Current estimates show that the Department of Defense is throwing away as much as 2 billion dollars every single year to maintain approximately 22% of excess infrastructure, some that’s left over from WWII according to Assistant Secretary of the Army Katherine Hammack. In other words, as the U.S. military has drawn down in size (much of it appropriately), we have not drawn down our bases, our utility costs, and our rent.
“We have heard reports that we have shortage of buglers, those playing taps to honor our military. We have to make sure that we have them represented and so those that are fallen and served have the honors that they deserve.”
– Rep. Martha McSally
In light of this awareness and concern for military funeral support, do any of the proposed amendments increase manning to address the reports of military funeral musician shortages? Is it disingenuous to stipulate that taxpayer funds may not be used for military bands to participate in parades but that it’s perfectly acceptable for House members to do so? Does that contribute to legislative core competencies?
In addition to an amendment giving 900 million dollars to Pakistan for military aid, this bill did contain an amendment to fund a BRAC study. This would have examined what base specific closures might occur to realize the billions in annual savings.
However, once again the U.S. House VOTED IT DOWN. Instead, they voted for a military band audit by both the Secretary of Defense and the Government Accountability Office for a top-down review of every instrument, building, and piece of sheet music comprising 0.075% of the DOD budget. Does this convince you that our elected representatives are actually serious about our budget and defense challenges?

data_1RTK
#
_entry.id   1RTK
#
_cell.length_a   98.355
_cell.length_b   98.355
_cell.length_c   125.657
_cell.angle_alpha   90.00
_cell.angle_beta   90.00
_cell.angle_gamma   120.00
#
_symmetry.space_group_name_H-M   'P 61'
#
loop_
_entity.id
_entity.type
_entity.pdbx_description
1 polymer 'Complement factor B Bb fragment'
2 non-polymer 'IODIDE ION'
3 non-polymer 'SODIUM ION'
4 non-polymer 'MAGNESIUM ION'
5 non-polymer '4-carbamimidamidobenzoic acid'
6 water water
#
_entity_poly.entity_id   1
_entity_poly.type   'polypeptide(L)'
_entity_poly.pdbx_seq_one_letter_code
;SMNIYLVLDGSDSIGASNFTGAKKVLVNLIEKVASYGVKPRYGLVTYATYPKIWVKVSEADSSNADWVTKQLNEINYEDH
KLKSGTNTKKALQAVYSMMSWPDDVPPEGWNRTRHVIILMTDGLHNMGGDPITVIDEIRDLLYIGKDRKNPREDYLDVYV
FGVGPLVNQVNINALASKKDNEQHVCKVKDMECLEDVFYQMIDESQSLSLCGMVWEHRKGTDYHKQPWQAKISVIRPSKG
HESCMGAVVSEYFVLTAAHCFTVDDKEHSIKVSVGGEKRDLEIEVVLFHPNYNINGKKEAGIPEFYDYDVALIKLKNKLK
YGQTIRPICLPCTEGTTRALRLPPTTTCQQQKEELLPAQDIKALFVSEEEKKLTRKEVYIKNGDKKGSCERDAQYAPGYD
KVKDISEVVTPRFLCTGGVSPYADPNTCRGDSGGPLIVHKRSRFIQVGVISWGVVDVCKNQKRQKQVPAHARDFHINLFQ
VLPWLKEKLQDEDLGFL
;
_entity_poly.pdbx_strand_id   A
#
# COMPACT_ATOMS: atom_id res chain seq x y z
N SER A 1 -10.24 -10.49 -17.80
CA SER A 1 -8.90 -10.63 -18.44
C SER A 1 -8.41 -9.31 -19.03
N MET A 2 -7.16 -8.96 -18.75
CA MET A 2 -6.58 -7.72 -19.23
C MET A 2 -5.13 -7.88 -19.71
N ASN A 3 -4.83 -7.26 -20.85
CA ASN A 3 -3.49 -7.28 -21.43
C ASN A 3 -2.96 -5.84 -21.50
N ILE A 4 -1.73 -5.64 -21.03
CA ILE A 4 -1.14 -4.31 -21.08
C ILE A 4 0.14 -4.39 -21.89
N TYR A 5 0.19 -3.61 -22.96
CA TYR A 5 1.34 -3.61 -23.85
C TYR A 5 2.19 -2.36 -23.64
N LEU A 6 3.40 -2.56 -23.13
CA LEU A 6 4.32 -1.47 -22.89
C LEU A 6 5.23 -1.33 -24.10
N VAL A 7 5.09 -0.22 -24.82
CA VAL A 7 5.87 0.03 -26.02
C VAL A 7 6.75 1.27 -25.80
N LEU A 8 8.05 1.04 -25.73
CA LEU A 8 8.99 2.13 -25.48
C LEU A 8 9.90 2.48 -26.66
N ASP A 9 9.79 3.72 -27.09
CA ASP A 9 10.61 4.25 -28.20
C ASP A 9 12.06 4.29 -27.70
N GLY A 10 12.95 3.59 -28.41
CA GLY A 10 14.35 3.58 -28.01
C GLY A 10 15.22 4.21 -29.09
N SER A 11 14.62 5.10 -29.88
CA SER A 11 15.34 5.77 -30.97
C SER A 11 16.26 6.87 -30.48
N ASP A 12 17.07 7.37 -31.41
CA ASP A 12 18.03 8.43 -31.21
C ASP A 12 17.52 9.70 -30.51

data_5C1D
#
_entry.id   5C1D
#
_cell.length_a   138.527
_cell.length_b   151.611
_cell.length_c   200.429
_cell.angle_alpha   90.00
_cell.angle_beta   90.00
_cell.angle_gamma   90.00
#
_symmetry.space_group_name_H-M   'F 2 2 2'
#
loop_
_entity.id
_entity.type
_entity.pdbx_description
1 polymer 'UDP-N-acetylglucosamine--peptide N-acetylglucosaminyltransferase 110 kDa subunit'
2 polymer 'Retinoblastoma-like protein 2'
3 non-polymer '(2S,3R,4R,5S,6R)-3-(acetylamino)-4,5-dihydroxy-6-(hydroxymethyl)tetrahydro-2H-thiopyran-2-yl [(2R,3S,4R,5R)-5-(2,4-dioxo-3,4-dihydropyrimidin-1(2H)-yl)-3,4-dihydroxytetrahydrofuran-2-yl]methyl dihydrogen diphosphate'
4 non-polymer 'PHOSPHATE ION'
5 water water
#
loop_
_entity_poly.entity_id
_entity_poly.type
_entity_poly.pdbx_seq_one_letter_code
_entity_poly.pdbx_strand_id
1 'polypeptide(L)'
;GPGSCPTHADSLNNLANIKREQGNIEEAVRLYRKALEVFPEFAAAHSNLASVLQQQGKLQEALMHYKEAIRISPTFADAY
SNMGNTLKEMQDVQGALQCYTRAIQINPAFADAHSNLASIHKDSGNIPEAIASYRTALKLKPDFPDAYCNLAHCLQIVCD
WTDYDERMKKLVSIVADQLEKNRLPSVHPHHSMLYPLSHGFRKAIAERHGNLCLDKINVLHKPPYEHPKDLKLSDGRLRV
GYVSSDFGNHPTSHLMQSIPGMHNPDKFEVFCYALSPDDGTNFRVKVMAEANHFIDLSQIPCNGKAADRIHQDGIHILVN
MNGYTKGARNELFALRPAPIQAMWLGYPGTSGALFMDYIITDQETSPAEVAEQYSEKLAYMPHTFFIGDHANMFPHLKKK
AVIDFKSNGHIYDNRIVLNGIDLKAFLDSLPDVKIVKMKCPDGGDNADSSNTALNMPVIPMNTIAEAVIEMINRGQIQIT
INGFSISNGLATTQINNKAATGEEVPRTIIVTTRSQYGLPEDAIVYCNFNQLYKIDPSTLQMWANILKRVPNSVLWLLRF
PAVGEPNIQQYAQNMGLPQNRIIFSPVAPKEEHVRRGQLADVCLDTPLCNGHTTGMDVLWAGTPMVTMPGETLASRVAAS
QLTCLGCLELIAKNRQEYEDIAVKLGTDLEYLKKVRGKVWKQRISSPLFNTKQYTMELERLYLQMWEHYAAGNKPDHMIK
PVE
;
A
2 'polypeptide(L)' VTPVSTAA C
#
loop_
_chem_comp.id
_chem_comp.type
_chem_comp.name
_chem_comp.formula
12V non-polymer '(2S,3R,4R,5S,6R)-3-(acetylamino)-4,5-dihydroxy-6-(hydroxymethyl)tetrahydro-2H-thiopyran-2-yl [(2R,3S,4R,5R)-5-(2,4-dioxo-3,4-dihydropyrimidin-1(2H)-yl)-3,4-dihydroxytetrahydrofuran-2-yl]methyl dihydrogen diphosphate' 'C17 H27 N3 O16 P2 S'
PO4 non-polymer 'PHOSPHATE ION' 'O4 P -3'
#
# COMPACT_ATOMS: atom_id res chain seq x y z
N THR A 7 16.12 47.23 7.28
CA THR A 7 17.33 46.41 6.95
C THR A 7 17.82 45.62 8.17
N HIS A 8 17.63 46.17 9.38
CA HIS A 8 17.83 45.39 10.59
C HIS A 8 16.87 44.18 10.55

The House voted to ban U.S. military bands from non-ceremonial events to include international diplomacy, civic concerts, and even parades celebrating national holidays. Since most of those events are local, there is little to no savings by this measure but a great expense to those affected.
The House refused to lower a “military aid” package to Pakistan, granting them 900 million taxpayer dollars which helps offset costs of their existing military bands that do play in civic concerts and parades.
The House once again refused to support a BRAC requested by DOD which would save billions of dollars every year in ~22% of wasted infrastructure. Those billions could pay for major shortages in parts, manning, or training.
Each House of Representative member, in addition to having their 18 full-time staff members and 4 part-time staffers, may use unlimited taxpayer funds to attend parades according to their congressional handbook. This bill would ban military bands from going to those parades but not congressional members.
So, must Congress eliminate or reduce military band spending to address our defense budget challenges? Don’t be fooled:
They are playing us like a fiddle.
If this bothers you, as it does me, I recommend you write to your elected representatives now and tell them to change their tune. It’s The Stars and Stripes Forever, not ForNever.